Back in October, I commemorated my six-month anniversary as technology editor of Chain Store Age with a column looking at how retail IT has been disrupted in recent years. Now that I have a full year under my belt, I thought it would be interesting to look at how customer expectations of retail IT have been disrupted in recent years (and don’t worry, there will be no 18-month anniversary piece). Three paradigm-shifting changes in how retailers must now engage with customers using technology stand out.
Every Man is an Island
Simon and Garfunkel once sang, “no man is an island.” With all due to respect to those mighty troubadours, the individualized nature of modern consumer technology has made every man (and woman) an island, and they like it that way. Social media sites, search sites, news sites and even many retail sites both allow consumers to set preferences for what type of information they want to receive, and also automatically tailor the content they view further using behavioral algorithms.
As a result, the typical consumer expects to receive a uniquely filtered experience that presents exactly what items they want at that precise time and location, for an agreeable price, across all of a retailer’s digital channels. And there are enough other opportunities for an individual digital experience that a consumer who doesn’t get one from you can easily obtain one from your competitors. Oh, consumers also now expect this highly personalized experience in your physical stores (see “Shattered” below for more on this “seamless” phenomenon).
Here We Are Now, Entertain Us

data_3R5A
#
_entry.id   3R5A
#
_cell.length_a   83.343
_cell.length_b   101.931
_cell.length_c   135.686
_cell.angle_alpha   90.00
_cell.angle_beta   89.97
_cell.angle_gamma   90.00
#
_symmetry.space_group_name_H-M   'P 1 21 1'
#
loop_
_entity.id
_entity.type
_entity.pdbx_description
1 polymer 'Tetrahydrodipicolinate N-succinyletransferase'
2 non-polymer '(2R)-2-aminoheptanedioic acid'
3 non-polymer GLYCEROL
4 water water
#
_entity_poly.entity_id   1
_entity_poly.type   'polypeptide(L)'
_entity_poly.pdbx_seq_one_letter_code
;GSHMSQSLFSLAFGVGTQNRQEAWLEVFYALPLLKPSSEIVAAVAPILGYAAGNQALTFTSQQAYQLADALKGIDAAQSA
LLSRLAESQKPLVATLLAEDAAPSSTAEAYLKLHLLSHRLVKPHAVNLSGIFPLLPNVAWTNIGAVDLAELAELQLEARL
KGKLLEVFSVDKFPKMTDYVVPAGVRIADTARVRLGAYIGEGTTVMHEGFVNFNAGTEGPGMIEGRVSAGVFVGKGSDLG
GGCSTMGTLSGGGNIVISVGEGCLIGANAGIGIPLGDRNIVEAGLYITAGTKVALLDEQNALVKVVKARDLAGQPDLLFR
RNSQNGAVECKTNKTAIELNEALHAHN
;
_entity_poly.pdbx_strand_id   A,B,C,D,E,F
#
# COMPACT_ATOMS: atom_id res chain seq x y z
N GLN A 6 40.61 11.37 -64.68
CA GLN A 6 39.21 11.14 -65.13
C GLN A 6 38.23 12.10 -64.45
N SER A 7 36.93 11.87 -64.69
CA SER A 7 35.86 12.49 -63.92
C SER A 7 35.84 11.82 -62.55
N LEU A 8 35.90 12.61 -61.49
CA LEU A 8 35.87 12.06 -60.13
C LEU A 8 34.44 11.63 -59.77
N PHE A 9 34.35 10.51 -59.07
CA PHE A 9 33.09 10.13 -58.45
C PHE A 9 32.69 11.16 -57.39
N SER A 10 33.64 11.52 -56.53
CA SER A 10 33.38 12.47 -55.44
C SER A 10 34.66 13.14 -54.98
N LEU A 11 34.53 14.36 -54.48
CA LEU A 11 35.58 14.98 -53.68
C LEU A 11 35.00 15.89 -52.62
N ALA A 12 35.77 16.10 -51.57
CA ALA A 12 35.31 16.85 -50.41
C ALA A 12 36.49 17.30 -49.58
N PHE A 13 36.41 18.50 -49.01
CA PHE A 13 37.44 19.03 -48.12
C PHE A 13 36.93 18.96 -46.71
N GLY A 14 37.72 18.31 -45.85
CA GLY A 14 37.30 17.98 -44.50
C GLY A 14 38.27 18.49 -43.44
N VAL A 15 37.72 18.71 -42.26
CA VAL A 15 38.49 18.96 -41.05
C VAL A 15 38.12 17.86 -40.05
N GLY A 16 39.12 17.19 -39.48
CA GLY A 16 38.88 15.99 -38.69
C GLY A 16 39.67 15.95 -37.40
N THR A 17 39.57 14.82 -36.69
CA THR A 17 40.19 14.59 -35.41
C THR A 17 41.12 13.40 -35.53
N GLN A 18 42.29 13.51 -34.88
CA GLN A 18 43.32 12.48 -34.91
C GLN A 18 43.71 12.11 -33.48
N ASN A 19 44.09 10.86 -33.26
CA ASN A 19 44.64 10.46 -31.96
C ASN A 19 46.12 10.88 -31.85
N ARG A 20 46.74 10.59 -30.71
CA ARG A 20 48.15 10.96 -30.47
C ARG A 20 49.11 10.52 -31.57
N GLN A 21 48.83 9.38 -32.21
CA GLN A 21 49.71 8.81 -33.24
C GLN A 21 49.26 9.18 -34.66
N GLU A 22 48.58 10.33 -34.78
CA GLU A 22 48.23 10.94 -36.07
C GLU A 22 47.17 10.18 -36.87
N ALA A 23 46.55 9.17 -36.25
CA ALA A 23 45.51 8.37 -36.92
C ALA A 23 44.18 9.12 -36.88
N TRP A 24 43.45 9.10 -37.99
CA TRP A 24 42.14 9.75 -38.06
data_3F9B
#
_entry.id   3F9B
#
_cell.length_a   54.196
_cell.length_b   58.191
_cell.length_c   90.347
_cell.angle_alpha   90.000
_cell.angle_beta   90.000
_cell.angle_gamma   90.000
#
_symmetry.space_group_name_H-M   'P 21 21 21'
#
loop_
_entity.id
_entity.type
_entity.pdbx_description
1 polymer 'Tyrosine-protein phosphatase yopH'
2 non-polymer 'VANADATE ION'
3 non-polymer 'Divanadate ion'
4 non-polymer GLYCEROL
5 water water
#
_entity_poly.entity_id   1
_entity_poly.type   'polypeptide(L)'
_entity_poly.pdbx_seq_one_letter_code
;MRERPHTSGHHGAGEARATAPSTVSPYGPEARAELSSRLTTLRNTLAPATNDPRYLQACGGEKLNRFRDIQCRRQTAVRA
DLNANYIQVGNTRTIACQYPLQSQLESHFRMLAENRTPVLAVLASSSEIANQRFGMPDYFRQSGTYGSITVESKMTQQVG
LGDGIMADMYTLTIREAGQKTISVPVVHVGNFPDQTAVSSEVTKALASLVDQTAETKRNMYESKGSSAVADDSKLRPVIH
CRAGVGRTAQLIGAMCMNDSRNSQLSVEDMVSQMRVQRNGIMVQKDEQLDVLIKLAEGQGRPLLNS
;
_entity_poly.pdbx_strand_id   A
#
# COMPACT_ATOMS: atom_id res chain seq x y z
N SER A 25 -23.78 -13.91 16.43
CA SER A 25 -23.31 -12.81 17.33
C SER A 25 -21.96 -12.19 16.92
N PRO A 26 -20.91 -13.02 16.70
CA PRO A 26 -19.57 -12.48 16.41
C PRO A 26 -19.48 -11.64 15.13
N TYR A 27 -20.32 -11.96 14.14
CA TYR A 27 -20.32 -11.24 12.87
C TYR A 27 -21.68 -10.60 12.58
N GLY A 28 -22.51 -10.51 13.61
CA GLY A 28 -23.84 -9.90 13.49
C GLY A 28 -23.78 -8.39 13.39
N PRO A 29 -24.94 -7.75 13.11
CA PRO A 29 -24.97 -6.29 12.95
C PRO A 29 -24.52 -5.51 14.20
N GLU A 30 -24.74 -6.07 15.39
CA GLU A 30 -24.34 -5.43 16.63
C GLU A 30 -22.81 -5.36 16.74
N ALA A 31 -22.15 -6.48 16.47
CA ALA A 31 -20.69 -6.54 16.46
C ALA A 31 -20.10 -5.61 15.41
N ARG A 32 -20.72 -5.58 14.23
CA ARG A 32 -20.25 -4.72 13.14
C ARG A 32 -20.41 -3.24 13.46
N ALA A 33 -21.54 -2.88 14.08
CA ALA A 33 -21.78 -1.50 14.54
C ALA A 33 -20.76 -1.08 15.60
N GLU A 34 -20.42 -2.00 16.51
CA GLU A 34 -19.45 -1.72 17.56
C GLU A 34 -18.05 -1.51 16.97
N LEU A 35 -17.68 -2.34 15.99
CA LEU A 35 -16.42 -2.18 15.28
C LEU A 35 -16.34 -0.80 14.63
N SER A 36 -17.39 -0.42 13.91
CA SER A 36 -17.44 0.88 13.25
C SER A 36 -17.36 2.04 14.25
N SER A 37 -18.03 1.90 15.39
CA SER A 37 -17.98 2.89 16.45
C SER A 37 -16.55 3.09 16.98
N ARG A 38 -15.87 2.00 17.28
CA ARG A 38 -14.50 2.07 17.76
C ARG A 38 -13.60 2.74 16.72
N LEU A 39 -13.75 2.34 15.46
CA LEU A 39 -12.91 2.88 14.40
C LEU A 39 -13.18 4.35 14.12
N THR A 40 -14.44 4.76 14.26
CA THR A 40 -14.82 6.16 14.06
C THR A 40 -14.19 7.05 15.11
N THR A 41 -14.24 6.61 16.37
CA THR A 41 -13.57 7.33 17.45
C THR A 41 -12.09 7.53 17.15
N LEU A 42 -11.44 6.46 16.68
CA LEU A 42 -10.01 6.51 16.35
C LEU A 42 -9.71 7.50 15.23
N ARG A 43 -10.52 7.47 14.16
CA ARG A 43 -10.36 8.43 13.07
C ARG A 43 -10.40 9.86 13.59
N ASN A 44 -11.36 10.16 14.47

Nirvana sang these words ironically back in 1991, but in 2014 they represent the very real expectations of mainstream consumers. Constant connectivity means consumers now have access to constant entertainment, as any parent who has calmed a small child with a smartphone video knows.
But adults want to have fun, too. And they want it all the time from every omni-channel interaction, not just when they download a game app or visit a theme park. Retailers like HSN have responded with “gamification,” the usage of video game strategies to turn digital shopping into a fun competition with prizes, awards, and public status symbols. Brick-and-mortar retailers like Starbucks have also joined the gamification craze through activities like contests for customers who post tweets of themselves enjoying their favorite Starbucks beverages. If it isn’t technology-enhanced fun, it doesn’t sell.
The Rolling Stones released a song called “Shattered” about the manic pace of life in late 1970s New York. The pace of life consumers lead today, with distinctions between “virtual” and “physical” blurred beyond recognition, makes Studio 54 look like a retirement home. Mobile devices with continually expanding computing power allow consumers to engage with the physical world using social media, the Internet, and apps as experience enhancers and sources of additional information.
This “shattering” (hold your groans, please) of traditional silos between channels means retailers have to offer an identical, sequential and personalized experience across every touchpoint, whether physical, online, social or mobile. The back-end implications are staggering, but the front end implications are simple. If you don’t want your profits to disappear like the distinctions separating once distinct consumer channels, you will find a way to deliver a seamless customer experience. The Stones have bucked the odds by lasting more than 50 years in rock n’ roll, the odds against retailers who do not adapt to the seamless expectations of today’s constantly connected consumer lasting even a year or two are much longer.